Panama City Skyline
I’m not sure there is a place in Central America that changed as much as Panama City has over the past decade. In the 7 years between my visits to the Panama, the city has morphed and grown incredibly. To be honest, I hardly recognized the city when I arrived. There was a new highway leading into the city, the coastline had been morphed, and there seemed to be about 10 times more skyscrapers than before. Change, however, isn’t a bad thing. I noticed right away that Panama City is cleaner than before, it is safer than before, and the coastline is much more appealing than it used to be. To top it all off, the main highway leading into the city is covered in pedestrian bridges that offered amazing vantage points to get shots of the city’s skyline. I came away with about 3 or 4 panoramas and skyline photos of Panama City that I’m really pleased with. I’ll show some more off in the future.
How I Got this Shot
Shooting cities means a little bit of prep work usually. In the case of this shot, I had actually hiked around the shoreline the day before looking for nice vantage points. I then created a scheduled photo shot list based on the time of day and the type of photo that I wanted. For example, I wanted to shoot Panama City’s old town’s skyline with soft light with the sun still barely in the sky. I wanted a pure skyline shot of the city with the light just after the sun had gone down. And I wanted a early night shot from the bridges with that perfect blue iridescent light from just before night reaches pitch black. I took my map and created a route to walk that would allow me to get as many shots as possible in the light that I wanted. Planning is nearly just as important as the shooting itself when it comes to urban photography.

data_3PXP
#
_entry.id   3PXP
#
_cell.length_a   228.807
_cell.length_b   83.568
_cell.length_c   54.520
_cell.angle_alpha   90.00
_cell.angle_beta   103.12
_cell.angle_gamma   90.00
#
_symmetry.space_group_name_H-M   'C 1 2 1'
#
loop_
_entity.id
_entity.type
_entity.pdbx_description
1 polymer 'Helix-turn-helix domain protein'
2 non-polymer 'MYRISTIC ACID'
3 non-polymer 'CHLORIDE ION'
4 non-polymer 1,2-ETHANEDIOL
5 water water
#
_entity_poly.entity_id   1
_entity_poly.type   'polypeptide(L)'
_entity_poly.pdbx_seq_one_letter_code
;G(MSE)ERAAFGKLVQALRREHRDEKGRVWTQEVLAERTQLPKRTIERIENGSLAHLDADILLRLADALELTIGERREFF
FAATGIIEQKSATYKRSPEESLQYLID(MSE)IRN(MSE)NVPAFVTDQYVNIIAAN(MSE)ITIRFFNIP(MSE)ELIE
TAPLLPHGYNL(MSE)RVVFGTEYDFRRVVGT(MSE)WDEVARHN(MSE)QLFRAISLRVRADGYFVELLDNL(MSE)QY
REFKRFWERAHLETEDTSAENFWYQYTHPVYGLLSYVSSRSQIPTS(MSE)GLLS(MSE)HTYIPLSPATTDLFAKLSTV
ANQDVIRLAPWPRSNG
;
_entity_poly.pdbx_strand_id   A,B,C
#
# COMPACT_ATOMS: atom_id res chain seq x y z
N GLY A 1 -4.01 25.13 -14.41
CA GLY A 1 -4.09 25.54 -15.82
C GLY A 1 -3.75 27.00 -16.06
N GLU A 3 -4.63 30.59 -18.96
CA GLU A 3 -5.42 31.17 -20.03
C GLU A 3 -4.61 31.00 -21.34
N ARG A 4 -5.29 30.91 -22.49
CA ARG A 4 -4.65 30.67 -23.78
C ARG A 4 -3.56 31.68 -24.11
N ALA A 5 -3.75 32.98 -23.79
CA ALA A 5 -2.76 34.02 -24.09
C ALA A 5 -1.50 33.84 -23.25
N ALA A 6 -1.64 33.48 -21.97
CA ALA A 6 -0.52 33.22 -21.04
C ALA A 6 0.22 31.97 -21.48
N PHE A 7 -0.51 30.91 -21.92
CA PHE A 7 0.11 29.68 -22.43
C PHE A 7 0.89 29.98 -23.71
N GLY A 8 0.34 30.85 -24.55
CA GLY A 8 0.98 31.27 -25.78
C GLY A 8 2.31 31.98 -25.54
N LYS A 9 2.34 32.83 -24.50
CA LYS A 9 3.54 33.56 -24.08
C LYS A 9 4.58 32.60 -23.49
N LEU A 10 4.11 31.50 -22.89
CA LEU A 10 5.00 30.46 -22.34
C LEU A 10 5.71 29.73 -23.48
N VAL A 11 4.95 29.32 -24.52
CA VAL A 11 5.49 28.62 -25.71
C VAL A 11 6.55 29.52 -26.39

Technically there is no major trick to this photo. I shot the photo on a tripod with my Canon 60d and 18-55mm lens. The one thing that is crucial to getting this shot, though, is to take of the UV filter off your lens. If you have a filter on for night shots of cities the light bounces around and turns into a blob of light rather than the star you see in this photo. Also, to get that star effect you want your aperture to be quite narrow.
This photo was shot at a focal length of 20mm on an aperture of f/13, the shutter speed was 30 seconds, and the ISO was 100.